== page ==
Cloud or customers? Why CA wanted Nimsoft

Cloud computing, mid-market customers and service providers drove the IT management software maker to invest $350 million in acquiring Nimsoft.

CA announced it would pay about $350 million to acquire IT service management vendor Nimsoft in a move that industry watchers say could benefit CA on multiple levels.

CA can’t seem to stop spending money on technologies that could enable the vendor to manage cloud computing environments for customers, but industry watchers say all the shopping could also help CA grow its customer portfolio and create a greater presence in mid-market and service provider markets.

CA makes ambitious moves to the cloud

To recap, CA recently announced it would acquire IT service management vendor Nimsoft for about $350 million. The acquisition plans followed CA’s news that it would acquire cloud computing solutions provider 3Tera. CA also pointed to cloud computing plans when it picked up Oblicore and data center automation vendor Cassatt. While much of the work around these acquisitions has yet to be done, the potential is there to create a product set that could enable customers to first deploy public and private clouds – and then manage and automate tasks in the environments, according to industry experts.

“CA is becoming very aggressive – in a positive sense – in singling out cloud computing in its various forms (private, public, community and hybrid) as a disruptive technology, and 3Tera makes a lot of sense as an acquisition in that sense,” said Dennis Drogseth, vice president at Enterprise Management Associates (EMA), in a recent interview with Network World. “Since 3Tera follows the acquisitions of Cassatt and Oblicore – there is a clear message here – strengthened by the creation of its Cloud Products and Solutions business unit. In other words, CA has created an entire organizations directed at focusing on cloud.”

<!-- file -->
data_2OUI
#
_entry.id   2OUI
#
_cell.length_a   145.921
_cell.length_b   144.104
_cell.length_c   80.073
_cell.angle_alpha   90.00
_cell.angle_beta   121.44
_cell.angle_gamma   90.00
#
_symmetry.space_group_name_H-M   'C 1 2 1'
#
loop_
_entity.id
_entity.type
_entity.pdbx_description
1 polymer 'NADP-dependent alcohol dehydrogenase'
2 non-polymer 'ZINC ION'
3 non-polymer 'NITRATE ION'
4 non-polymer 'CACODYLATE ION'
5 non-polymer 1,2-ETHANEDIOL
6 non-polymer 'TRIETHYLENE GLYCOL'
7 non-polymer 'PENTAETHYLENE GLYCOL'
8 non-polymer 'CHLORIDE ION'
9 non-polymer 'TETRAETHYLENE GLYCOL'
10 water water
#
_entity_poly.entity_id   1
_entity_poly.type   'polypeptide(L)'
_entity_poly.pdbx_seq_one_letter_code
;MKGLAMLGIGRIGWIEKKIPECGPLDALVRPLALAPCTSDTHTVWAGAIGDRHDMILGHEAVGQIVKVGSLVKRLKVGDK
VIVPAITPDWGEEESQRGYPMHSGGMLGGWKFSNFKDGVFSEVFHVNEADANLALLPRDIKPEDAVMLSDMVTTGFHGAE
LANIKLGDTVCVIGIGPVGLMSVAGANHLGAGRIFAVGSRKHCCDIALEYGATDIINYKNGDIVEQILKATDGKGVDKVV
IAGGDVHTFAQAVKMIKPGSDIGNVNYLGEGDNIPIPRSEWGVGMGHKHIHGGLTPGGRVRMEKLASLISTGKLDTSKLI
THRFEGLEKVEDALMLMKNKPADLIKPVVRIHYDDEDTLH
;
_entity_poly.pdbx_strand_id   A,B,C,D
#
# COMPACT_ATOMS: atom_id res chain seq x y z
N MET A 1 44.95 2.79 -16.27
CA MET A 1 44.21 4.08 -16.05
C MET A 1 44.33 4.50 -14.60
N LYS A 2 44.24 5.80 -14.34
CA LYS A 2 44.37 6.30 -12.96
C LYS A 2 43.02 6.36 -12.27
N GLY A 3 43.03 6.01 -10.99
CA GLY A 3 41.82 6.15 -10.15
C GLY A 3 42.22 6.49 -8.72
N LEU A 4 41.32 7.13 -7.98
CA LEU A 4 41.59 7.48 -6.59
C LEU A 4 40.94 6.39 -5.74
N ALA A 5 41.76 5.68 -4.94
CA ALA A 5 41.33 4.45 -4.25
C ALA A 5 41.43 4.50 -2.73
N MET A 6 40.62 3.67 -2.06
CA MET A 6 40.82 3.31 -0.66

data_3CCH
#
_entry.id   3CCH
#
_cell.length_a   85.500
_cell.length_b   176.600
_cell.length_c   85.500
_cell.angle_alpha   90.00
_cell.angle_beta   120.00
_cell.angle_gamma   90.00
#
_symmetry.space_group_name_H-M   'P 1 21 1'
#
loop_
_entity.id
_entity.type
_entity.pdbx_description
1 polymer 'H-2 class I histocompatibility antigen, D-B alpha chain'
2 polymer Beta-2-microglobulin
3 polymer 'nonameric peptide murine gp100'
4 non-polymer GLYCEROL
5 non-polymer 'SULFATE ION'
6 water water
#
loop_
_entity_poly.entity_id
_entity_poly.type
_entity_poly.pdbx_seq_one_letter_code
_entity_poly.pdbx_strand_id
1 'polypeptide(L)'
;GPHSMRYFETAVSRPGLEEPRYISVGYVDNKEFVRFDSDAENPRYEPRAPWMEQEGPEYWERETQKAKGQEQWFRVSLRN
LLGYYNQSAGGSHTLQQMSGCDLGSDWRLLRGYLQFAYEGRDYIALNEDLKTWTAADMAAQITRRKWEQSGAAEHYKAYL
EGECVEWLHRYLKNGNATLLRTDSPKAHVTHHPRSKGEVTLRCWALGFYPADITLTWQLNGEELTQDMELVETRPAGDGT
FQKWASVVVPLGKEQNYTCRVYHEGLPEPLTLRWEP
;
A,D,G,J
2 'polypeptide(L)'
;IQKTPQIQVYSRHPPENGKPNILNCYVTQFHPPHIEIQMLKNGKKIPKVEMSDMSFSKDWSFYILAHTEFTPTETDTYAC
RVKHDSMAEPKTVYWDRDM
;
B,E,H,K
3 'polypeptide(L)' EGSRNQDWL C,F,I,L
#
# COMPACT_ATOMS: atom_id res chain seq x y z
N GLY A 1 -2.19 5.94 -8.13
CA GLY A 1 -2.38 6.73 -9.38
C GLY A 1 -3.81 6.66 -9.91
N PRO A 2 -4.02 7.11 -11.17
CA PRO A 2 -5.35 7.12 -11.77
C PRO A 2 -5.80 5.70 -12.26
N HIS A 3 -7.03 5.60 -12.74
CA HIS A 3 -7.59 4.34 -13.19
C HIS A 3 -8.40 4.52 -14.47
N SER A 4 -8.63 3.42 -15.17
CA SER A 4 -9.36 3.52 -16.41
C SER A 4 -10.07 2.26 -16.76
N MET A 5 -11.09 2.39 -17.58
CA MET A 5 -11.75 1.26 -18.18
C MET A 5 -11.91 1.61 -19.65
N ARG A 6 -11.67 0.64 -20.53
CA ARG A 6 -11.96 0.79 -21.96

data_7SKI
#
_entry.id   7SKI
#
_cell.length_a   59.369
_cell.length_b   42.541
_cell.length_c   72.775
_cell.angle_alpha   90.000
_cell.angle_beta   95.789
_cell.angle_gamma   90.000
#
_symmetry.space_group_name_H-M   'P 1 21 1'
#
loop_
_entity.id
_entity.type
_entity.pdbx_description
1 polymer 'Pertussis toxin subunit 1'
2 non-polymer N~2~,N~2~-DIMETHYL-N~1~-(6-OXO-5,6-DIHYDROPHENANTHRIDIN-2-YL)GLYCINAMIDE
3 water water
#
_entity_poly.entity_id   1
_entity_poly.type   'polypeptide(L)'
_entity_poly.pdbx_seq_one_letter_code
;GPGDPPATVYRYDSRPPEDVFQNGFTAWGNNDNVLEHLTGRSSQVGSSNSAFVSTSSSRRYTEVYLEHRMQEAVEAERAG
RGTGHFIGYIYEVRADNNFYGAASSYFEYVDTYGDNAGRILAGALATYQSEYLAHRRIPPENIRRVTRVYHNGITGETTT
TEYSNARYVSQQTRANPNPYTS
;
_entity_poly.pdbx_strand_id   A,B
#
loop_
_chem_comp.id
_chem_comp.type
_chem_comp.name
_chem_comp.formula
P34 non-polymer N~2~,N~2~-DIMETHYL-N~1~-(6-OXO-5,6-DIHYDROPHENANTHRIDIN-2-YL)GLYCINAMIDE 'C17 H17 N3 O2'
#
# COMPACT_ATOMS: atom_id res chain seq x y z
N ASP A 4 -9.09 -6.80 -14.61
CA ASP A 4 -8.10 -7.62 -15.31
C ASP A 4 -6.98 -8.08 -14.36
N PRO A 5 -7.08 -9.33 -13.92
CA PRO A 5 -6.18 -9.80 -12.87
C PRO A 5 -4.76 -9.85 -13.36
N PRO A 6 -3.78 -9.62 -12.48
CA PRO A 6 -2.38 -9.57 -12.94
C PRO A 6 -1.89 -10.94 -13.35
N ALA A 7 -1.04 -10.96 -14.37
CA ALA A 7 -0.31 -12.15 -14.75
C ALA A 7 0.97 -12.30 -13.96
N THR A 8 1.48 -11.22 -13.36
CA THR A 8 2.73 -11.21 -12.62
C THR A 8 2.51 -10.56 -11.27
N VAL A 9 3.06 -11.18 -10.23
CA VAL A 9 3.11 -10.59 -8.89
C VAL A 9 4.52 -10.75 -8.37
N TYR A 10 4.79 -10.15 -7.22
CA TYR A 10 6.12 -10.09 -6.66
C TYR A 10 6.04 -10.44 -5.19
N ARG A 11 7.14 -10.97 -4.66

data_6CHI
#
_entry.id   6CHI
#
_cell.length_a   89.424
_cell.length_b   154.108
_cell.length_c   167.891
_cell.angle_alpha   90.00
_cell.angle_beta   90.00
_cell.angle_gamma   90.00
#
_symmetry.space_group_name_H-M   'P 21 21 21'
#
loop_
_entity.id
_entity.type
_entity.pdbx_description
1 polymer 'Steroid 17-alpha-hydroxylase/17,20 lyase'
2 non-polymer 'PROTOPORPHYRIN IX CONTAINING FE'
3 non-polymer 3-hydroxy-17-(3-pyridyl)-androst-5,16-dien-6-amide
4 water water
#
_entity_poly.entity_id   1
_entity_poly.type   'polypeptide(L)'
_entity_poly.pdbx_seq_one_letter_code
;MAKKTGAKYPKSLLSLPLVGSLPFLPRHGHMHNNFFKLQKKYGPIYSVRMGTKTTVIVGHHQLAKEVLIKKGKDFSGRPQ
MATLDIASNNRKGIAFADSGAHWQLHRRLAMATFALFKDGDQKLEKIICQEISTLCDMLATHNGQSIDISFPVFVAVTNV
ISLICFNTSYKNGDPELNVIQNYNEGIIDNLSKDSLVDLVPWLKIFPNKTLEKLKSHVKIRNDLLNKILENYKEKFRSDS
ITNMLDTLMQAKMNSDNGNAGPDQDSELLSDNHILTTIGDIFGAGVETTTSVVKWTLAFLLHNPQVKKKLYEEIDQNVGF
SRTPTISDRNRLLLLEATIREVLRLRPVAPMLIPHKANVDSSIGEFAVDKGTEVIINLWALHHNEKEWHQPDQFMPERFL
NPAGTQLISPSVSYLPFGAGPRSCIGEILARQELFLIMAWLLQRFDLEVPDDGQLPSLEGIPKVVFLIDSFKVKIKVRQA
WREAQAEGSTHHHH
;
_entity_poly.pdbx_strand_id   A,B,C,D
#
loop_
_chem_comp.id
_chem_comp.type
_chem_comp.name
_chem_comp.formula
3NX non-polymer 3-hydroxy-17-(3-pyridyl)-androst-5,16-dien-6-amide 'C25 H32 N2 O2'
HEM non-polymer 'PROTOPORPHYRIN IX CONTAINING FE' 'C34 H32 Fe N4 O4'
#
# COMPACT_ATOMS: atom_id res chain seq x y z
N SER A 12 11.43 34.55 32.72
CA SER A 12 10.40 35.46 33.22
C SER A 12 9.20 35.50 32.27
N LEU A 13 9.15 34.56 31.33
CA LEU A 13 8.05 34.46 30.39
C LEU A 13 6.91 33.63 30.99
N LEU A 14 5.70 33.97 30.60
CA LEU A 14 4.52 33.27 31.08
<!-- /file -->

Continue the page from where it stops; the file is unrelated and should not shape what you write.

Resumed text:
Now with Nimsoft in its sights, CA is not only adding to its technology arsenal, but also positioning itself to appeal to a slew of new customers. Historically strong in enterprise IT accounts, CA is looking to win over more service providers, analysts say. The 3Tera buy helped with that goal to some degree, according to Rachel Chalmers, research direct at The 451 Group.

"3Tera’s application fabric is mature and robust, and better still, the team knows how to sell into managed service providers, something CA needs to learn to do as the future grows cloudier," she said.

Analysts at TRAC Research also recognize CA’s plans to use acquired technologies and teams to enhance the company’s go-to-market strategy, wooing mid-market customers and service providers alike.

“The [Nimsoft] acquisition immediately strengthens CA’s position in the mid-market, while allowing them to grow their managed service provider business,” a recent research report reads. “Over the last two years, CA did a good job of gradually changing its reputation from a company that is making acquisitions just to improve its revenue stream (or get emerging competitors out of the way) to a vendor that has a very clear vision, and it is buying only the missing pieces to a large puzzle they had envisioned.”

But buying technology left and right isn’t without its challenges. Throughout the years (some of which were riddled with accounting scandals) CA earned itself a somewhat negative reputation for acquiring companies without a solid plan for the future of the technology. Now the company, with the help of a management team makeover and streamlined product portfolio, seems to be focused on a clear vision. Still the recent wave of acquisitions will provide a test for the vendor, according to TRAC Research.

"This presents a major test for CA to prove once and for all that it is no longer a company 'where software goes to die,'" the report reads.

Wanted: IT case studies with a twist. Have an interesting high-tech experience that doesn’t seem to fit the standard case study mold? How has technology helped you or your client accomplish some unexpected goals? Network World has chronicled stories ranging from a deliberately spammed housewife to an 11-year-old network manager and we’re in search of more. Please share with me your tips on offbeat end-user experiences with high-tech tools at ddubie@nww.com.

Do you Tweet? Follow Denise Dubie on Twitter here.

Join the Network World communities on Facebook and LinkedIn to comment on topics that are top of mind.

Copyright © 2010 IDG Communications, Inc.

SD-WAN buyers guide: Key questions to ask vendors (and yourself)